The introduction of a carbon tax and water charges have a more likely chance of being introduced in the next Budget than, say, the flat rate property tax and perhaps even the taxing of child benefit.
The reason for this is that these are stealth taxes – they get added to existing bills for electricity or oil or gas or briquettes and in the case of water they can get tacked onto existing local authority bills for bin charges or other services.
If the Commission on Taxation’s recommendations are heeded, it will mean that the taxes and charge will probably be phased in over a five-year period in the case of the water charge, based on a flat rate charge but moving to a charge per use as meters are put in place.
The carbon taxes will most likely be put in place much sooner, with the tax amounting to about eight cent per litre of petrol and diesel and – which works out at about €20 per tonne.
Since their recommendation is very similar to the 2007 report on carbon fuels by the Department of Finance it means we could expect the cost of motor fuels to go up 7.4 per cent, the price of a bale of briquettes to rise by 52 per cent and a €2.38 rise in the cost of a 40 kilo bag of coal.
The cost of installing the water meters is horrific – between €400m and €450m over five years, a cost that “can be passed onto the consumer” says the Commission and they also note that we are amongst the most wasteful water users – by more than 30 per cent the EU average – and carbon emitters in Europe.
Some people would counter that we use more water because we have proportionately greater access to water.
But a large part of out “wastefulness” is due to the fact that local authorities have no direct responsibility to provide services to their communities; an antiquated, leaking water delivery system and a general lack of awareness about the need to conserve finite resources (like water, even here.)
That said; there are ways to cut down and carbon emissions and conserve water and ways to actually make some money on foot of both these developments.
First – conservation: until a meter is installed in your home, start preserving water by
* putting a brick in the toilet cistern;
* banish baths for all but the smallest members of the family;
* limit showers to no more than four or five minutes;
* buy a good water filter jug and keep it filled with water in the fridge and encourage everyone to drink this water rather than let the taps run to fill a glass when thirsty;
* only boil the necessary amount of water for coffee or tea (this also saves electricity);
* don’t use more water than you need for dishwashers, washing machines or for car washing; Keep a water butt in the garden to catch rainwater for plants and gardens.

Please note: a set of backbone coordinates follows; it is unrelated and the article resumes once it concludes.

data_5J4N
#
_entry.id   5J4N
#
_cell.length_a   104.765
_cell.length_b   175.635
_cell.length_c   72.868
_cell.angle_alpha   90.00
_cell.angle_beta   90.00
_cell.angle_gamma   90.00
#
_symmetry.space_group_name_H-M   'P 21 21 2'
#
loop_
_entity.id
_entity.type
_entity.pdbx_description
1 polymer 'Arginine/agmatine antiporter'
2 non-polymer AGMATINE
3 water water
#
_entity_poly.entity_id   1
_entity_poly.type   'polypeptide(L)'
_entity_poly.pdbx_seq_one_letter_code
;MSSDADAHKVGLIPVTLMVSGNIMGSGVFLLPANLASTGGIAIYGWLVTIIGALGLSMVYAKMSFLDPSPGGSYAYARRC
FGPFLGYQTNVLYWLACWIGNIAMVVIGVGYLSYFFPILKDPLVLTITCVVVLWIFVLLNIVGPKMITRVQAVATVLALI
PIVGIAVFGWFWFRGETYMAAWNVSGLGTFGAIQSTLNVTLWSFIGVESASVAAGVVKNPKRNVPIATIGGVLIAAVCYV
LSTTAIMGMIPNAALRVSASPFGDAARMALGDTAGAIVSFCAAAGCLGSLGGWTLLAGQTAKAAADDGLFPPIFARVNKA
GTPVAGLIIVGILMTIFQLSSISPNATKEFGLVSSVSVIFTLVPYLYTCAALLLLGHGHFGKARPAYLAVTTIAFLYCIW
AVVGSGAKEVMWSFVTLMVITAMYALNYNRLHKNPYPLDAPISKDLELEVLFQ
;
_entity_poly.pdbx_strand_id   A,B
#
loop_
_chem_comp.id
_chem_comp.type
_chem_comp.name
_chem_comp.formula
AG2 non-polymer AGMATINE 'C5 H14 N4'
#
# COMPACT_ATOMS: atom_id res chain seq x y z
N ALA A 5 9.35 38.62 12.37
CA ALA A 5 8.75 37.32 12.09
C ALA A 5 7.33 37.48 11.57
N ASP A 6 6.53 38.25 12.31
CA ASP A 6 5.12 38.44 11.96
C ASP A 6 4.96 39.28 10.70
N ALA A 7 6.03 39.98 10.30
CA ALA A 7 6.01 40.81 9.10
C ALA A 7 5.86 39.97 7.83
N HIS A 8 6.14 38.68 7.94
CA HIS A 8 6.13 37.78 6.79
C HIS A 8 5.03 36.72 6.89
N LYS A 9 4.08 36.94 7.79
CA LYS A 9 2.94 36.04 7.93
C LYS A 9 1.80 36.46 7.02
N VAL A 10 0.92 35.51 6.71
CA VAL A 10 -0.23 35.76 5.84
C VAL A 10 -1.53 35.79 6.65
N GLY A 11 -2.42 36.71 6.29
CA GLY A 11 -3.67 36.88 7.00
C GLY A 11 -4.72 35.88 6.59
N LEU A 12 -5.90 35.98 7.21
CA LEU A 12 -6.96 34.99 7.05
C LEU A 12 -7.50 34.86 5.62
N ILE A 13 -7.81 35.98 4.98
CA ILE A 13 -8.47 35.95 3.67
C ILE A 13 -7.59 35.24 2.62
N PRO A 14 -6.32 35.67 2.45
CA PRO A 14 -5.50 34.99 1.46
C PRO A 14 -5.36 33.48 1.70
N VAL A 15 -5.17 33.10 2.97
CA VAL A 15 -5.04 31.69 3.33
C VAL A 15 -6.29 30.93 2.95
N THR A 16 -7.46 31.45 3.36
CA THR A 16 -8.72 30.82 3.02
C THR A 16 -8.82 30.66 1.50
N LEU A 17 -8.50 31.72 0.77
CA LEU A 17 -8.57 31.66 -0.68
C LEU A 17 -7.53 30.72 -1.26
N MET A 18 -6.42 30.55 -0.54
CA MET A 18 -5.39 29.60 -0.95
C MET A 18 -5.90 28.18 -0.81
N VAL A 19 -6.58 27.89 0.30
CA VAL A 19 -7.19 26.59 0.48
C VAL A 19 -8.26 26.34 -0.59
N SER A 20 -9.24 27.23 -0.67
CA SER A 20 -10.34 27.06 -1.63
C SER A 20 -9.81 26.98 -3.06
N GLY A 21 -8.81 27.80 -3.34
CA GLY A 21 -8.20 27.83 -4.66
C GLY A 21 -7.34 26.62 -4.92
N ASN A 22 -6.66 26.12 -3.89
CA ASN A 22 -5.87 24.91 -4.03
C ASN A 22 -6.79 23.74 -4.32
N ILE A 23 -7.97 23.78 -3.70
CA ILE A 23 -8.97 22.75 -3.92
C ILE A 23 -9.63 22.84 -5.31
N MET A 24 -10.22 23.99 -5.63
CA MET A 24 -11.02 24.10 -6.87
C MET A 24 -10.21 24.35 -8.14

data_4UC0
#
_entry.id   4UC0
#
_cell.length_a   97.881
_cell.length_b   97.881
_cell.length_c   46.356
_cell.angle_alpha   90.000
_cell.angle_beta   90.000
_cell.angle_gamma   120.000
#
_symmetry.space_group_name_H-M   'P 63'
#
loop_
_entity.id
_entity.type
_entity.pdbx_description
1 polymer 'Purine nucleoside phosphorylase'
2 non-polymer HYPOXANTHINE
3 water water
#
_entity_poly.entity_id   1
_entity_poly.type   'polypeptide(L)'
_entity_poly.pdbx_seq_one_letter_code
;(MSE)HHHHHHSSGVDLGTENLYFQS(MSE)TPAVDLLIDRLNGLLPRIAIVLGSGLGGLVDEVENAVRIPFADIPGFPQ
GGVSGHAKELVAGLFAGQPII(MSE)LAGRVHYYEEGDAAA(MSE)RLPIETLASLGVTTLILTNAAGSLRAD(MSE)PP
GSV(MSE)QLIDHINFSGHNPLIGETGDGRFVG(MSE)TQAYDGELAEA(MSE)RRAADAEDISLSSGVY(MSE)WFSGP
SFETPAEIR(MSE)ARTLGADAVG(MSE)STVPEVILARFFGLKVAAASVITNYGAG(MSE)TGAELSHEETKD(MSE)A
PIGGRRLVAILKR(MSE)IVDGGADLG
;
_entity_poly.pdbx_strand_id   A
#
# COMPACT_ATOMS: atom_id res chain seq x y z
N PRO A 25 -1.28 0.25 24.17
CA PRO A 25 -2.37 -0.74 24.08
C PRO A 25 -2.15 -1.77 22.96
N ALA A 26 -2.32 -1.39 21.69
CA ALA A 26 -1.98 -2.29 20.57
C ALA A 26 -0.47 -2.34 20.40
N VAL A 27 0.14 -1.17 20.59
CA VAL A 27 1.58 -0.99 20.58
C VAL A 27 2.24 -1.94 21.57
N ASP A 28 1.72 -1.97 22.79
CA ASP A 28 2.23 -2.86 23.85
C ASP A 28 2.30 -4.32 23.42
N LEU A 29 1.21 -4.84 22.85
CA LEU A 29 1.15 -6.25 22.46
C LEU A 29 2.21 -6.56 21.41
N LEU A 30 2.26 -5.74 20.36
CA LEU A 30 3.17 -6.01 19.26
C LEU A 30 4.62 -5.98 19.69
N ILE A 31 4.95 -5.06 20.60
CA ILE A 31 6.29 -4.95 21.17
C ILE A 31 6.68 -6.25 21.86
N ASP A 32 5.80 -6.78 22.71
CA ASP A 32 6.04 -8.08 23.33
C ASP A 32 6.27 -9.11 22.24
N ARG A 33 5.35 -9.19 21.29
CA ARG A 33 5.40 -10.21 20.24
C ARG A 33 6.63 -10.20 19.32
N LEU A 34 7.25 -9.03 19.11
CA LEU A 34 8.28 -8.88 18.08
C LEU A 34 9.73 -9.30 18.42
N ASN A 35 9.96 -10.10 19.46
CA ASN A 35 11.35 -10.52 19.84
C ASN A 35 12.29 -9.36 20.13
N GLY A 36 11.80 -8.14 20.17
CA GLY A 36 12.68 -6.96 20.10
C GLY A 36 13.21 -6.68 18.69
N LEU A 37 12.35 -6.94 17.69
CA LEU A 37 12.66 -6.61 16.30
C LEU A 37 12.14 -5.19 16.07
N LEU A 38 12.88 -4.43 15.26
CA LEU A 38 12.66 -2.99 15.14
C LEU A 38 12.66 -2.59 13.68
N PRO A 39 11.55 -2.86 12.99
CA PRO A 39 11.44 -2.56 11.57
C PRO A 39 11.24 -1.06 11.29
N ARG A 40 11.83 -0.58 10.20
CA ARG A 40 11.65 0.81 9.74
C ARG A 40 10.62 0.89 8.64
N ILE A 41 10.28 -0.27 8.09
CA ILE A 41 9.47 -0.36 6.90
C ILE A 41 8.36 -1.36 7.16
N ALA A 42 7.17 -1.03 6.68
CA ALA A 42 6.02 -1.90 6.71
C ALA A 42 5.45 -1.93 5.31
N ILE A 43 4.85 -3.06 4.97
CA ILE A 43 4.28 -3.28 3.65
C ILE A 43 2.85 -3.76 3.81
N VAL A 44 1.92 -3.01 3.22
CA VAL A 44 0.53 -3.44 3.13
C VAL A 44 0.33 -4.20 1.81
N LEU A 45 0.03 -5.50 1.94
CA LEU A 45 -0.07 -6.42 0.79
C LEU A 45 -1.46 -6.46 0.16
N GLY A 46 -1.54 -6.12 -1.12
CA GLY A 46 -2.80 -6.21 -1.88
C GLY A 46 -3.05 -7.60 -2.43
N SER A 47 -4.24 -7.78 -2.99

On the carbon front, you need to try and get your home as energy efficient as possible by lagging water heaters; laying down insulation in roofs and attics; draught proofing windows and door and then reconsidering even the kind of fuel you use as heat.
Sustainable Energy Ireland – www.sei.ie – is the place to go for guidance and to apply for grants for as long as they last.
And while the introduction of these charges and taxes is going to be unpalatable for people who are struggling to make ends meet, the focus on energy sustainability and water conservation is also an investment opportunity.
Sustainable investment funds that target new ‘green’ energy options (like wind, solar, biofuels, geothermal, etc) are available from most fund managers and also in the form of low cost Exchange Traded Funds.
RaboDirect.ie has just launched three very interesting ‘Sustainable’ funds – water, energy and climate change -that have outperformed similar funds in the sector and have produced excellent returns this year.
There are no entry costs and the funds carry a 1.5 per cent annual management fee and 0.75 per cent exit fee. KBCAM fund managers ‘Innovator’ energy and water fund, which was launched a few years ago is also worth checking out.
If you have money to invest, especially for the long term and are interested in these new sectors, do your own research and carefully read the different fund manager’s syllabus’; speak to an independent advisor and be very careful about the size of fees and charges.
With markets rallying for seven months, some commentators believe a correction is due soon. Make haste slowly and be sure to check out equivalent shares and sectors in a low cost ETF equivalent.
Jill Kerby welcomes reader’s letters. Please write to her via The Munster Express, 37, The Quay, Waterford or via email at firstname.lastname@example.org